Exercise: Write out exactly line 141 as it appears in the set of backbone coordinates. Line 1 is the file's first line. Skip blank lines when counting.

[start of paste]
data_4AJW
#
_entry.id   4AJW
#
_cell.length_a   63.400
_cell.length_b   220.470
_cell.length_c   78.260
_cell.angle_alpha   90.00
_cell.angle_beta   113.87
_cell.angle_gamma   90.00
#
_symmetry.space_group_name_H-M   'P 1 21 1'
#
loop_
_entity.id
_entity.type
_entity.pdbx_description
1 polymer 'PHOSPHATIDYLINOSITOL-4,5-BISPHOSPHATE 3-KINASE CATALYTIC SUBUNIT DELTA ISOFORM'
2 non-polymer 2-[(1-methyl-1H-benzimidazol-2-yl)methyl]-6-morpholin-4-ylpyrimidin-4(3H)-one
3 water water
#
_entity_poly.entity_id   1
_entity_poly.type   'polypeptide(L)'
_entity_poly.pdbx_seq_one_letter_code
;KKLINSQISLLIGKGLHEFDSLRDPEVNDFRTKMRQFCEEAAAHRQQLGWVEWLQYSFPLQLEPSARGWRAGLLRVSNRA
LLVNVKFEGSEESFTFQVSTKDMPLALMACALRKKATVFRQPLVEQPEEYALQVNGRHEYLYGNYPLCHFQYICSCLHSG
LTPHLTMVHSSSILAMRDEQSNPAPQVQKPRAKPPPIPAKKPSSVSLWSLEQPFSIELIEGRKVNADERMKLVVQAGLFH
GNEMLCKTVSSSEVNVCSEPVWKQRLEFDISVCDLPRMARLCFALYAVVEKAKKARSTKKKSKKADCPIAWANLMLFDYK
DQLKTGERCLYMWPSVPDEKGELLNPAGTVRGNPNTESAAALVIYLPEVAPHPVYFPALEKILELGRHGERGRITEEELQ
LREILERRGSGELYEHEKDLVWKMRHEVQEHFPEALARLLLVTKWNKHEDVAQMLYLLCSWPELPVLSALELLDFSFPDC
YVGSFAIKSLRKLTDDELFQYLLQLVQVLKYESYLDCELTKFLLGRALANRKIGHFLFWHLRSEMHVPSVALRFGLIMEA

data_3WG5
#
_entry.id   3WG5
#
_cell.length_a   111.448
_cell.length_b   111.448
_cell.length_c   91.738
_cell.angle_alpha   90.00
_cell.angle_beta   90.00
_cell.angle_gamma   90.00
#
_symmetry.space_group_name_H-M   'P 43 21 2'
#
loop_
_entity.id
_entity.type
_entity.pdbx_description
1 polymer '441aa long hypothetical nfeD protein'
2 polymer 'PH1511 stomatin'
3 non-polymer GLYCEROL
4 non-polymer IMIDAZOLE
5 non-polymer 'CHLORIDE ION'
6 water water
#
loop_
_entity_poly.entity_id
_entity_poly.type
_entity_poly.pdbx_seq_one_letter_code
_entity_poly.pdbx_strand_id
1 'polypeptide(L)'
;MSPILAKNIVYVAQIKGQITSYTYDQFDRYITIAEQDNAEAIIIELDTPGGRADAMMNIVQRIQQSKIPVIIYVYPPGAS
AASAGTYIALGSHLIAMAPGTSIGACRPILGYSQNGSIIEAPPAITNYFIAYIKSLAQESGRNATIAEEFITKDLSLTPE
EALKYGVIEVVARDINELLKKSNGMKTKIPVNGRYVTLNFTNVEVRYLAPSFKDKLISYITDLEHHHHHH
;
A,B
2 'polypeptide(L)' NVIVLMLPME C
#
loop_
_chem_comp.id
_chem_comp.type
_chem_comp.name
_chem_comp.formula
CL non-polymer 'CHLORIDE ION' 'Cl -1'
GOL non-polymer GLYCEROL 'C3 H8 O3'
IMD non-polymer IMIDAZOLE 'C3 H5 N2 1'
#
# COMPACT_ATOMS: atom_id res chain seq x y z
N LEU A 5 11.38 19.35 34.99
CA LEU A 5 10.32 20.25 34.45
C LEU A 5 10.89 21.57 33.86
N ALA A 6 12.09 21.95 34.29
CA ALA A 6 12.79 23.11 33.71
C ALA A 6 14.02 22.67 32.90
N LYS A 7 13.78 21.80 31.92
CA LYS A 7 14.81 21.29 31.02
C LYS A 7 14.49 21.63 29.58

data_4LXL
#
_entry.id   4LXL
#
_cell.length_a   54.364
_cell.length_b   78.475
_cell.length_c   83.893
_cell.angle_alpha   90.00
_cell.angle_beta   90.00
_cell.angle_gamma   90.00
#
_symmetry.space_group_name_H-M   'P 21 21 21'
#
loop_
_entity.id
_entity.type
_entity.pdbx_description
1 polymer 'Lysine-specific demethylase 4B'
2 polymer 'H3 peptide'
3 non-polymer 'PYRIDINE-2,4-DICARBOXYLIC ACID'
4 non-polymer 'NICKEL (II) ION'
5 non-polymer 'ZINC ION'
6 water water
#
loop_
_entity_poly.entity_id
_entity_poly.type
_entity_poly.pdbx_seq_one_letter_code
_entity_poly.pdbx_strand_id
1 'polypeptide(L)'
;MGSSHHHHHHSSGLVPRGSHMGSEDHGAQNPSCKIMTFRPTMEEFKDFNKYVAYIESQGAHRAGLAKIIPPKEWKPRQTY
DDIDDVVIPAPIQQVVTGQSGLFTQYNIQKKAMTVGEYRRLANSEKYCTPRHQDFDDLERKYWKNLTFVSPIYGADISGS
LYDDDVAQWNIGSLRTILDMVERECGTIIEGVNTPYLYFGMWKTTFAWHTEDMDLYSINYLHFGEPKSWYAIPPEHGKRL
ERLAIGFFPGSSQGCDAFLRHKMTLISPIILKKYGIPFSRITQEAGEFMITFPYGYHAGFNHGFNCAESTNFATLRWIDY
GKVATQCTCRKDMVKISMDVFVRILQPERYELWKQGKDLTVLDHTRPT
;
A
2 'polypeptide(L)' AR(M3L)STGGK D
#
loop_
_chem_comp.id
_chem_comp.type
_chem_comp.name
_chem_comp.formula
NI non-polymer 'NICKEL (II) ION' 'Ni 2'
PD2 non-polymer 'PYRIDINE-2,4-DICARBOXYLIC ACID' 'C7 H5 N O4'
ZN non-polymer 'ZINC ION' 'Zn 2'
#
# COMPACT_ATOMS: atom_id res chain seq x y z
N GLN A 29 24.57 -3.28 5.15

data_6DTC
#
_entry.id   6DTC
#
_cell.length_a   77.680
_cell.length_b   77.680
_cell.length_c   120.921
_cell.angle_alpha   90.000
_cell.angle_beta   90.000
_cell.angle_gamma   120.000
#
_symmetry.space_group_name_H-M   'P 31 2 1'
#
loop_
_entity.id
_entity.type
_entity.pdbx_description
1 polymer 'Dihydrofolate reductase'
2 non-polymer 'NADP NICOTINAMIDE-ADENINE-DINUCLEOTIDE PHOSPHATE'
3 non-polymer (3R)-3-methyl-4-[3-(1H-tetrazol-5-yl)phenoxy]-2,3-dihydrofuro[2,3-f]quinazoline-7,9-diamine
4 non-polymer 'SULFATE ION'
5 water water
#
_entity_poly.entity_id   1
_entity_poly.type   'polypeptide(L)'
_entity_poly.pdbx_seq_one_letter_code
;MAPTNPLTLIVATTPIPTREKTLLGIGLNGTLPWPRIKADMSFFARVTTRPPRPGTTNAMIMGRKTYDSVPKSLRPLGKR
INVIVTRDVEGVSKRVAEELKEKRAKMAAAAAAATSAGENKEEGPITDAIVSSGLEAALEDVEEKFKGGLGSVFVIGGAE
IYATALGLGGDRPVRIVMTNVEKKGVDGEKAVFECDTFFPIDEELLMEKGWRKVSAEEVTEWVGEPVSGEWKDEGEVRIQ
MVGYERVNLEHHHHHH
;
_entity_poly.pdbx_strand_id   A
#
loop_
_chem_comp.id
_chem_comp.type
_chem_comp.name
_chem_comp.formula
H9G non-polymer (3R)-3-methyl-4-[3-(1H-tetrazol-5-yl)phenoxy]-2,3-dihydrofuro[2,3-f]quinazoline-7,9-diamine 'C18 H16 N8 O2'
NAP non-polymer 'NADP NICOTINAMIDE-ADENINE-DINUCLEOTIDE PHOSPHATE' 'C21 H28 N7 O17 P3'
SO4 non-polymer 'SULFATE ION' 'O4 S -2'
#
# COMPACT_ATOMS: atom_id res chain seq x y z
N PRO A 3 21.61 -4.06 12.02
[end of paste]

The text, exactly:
#